Numbers from the Census of Fatal Occupational Injuries (CFOI) showed that in 2014, more American workers died on the job than any year since 2008. The census showed 4,821 workers died in 2014, which equates to 13 worker deaths every day in America at a rate of about 3.4 per every 100,000 workers. The most deadly job is construction, which resulted in 899 deaths in 2014, a nine percent increase over its 2013 totals. Oil and gas extraction jobs were also particularly deadly, with 144 deaths. Private mining and quarrying resulted in 39 more. One of the most common causes of workplace death were falls, slips and trips, which caused 818 deaths.
In general, the most common cause of death for workers in 2014 was vehicular accidents, which accounted for 1,157 deaths, marking a five percent increase over last year. Other leading factors were workplace violence incidents, which encompasses person-on-person violence, animal attacks and homicides. These incidents combined accounted for 765 deaths. Deaths affected workers aged 55 and older disproportionately higher than any other group of people at 1,691 deaths (35% of all deaths). According to the Bureau of Labor Statistics, 33 million Americans aged 55 and older were employed in 2015 and 1.3 million more were seeking employment. It is estimated that by 2019, 25% of the U.S. labor force will be 55 or older.
Work-related illnesses and injuries to are estimated at anywhere between 3.8 and 11.4 million each year, a stat that is hard to confirm due to underreporting. The AFL-CIO, a federation of 56 workers unions, estimated that 50,000 people died in 2014 from occupational diseases. The AFL-CIO also estimated that between $250 to $370 billion is lost every year due to workplace illnesses and injury.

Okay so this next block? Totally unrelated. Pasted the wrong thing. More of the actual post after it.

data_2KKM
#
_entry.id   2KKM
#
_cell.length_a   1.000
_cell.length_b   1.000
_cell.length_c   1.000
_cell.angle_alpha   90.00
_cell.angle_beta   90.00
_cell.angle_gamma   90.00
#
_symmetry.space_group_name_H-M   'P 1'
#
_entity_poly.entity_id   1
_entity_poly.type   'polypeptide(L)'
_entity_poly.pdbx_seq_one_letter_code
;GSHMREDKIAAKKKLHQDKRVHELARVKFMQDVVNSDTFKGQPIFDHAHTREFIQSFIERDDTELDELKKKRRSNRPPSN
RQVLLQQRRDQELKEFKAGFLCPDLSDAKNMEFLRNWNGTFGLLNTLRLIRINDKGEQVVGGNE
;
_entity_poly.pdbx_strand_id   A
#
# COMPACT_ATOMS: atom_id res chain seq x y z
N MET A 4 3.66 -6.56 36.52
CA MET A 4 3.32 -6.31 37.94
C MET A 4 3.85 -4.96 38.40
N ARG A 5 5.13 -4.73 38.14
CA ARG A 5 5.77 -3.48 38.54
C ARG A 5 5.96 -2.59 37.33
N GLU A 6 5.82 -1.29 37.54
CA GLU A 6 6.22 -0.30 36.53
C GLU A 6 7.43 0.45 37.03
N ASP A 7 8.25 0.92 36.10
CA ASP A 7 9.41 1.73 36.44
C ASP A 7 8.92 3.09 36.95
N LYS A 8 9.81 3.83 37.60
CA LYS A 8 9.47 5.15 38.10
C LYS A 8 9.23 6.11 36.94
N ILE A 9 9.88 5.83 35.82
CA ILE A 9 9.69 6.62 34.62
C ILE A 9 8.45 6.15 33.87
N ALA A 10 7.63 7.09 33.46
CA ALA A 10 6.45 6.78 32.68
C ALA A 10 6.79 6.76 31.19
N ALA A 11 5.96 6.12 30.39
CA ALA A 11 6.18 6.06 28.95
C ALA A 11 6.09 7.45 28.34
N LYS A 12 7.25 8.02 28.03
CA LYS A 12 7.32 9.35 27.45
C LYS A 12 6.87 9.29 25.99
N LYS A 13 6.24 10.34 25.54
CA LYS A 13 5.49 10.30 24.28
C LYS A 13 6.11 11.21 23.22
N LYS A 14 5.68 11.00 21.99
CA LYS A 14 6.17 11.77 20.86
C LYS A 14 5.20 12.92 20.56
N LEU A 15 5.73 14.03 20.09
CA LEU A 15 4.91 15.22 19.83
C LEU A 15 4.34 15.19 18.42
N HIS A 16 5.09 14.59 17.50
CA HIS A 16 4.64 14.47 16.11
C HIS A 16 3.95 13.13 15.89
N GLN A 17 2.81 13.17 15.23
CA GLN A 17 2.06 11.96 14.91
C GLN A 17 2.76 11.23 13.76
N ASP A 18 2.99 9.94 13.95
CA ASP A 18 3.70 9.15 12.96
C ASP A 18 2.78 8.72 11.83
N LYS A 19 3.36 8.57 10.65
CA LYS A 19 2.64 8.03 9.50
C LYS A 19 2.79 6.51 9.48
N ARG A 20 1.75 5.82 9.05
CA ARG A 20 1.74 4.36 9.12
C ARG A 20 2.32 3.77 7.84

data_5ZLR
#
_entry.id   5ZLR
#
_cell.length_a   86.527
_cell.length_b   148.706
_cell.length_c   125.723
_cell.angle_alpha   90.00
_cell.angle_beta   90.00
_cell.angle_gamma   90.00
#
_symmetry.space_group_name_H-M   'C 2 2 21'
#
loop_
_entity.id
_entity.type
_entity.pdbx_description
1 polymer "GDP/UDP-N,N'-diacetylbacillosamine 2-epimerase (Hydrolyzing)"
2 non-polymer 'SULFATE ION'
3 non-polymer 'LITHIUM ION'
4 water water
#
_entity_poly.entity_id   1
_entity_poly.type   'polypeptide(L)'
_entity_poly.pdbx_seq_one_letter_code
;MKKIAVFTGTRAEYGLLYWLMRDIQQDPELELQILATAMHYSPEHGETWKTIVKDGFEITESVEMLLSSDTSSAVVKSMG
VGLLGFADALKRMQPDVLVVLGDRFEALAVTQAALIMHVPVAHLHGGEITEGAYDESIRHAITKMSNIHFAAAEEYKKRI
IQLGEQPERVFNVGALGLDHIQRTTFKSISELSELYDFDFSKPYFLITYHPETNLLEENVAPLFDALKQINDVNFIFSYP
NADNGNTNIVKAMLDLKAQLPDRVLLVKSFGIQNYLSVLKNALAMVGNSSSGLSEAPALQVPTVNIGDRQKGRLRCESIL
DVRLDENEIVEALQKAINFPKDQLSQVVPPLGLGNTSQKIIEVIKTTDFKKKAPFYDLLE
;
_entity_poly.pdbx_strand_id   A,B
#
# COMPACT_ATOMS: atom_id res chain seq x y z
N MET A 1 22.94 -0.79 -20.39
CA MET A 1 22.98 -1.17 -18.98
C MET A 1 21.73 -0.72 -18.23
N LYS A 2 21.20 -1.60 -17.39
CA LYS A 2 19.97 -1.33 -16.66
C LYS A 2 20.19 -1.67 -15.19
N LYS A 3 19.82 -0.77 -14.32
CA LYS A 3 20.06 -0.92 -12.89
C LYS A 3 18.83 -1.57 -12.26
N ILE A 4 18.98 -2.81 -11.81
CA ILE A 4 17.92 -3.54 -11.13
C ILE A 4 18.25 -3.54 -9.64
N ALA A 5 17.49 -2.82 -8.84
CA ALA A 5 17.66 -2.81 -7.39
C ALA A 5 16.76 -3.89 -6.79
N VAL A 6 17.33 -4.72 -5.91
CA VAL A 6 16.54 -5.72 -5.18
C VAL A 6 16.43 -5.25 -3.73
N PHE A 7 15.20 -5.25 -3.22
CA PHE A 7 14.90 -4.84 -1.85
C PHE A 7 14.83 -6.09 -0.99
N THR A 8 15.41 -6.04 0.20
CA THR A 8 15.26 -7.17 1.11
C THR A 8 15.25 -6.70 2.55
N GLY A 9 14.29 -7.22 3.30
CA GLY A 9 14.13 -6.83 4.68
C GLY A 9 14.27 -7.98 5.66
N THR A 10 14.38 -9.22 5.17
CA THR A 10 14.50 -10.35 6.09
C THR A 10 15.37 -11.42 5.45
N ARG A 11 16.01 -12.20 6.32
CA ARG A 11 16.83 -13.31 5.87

Pros and cons of OSHA
The Occupational Safety and Health Administration is a federal agency given authority under the United States Department of Labor to ensure safe working environment and best practices. They were established as part of the Occupational Safety and Health Act of 1970, signed into law by Richard Nixon. Although the regulatory oversight of OSHA has undoubtedly raised the bar in terms of what employers must do to guarantee the health of their employees, limitations always exist when dealing with a scope as large as the entire United States.
One main criticisms of OSHA is that they are stretched far too thin to effectively regulate the country’s entire workforce. According to the AFL-CIO, OSHA only has 1,840 inspectors (1,035 working for state branches and 805 federal inspectors) to oversee about 8 million workplaces, equating to a rate of about one inspector for every 74,760 workers. Another main criticism is that OSHA does not possess the power to hand down meaningful fines to companies that violate the law. The AFL-CIO reports that the median federal fine for killing a worker was just $7,000 and the median state fine for killing a worker was just $3,500. They also report that OSHA has only criminally prosecuted 89 worker death cases since 1970.
Don’t rely on OSHA, rely on us.
If you or a loved one is injured on the job, at the very least you a right to receive workers’ compensation to help pay your bills while you’re unable to work. However, in the unspeakably tragic event of somebody you love dying while performing their work duties, being able to lean on a hardworking team of experienced, legal professionals could be the difference between receiving the compensation you need or handling all of the subsequent expenses on your own.
No matter how complicated the case, the legal team at Altman & Altman LLP has over 40 years of experience dealing with work-related injury and death cases. We will not compromise or yield until the business, person or third party liable faces the proper responsibility. Even if you’re simply unsure about what to do, call us 24/7, toll free, at 800.481.6199 for a free consultation.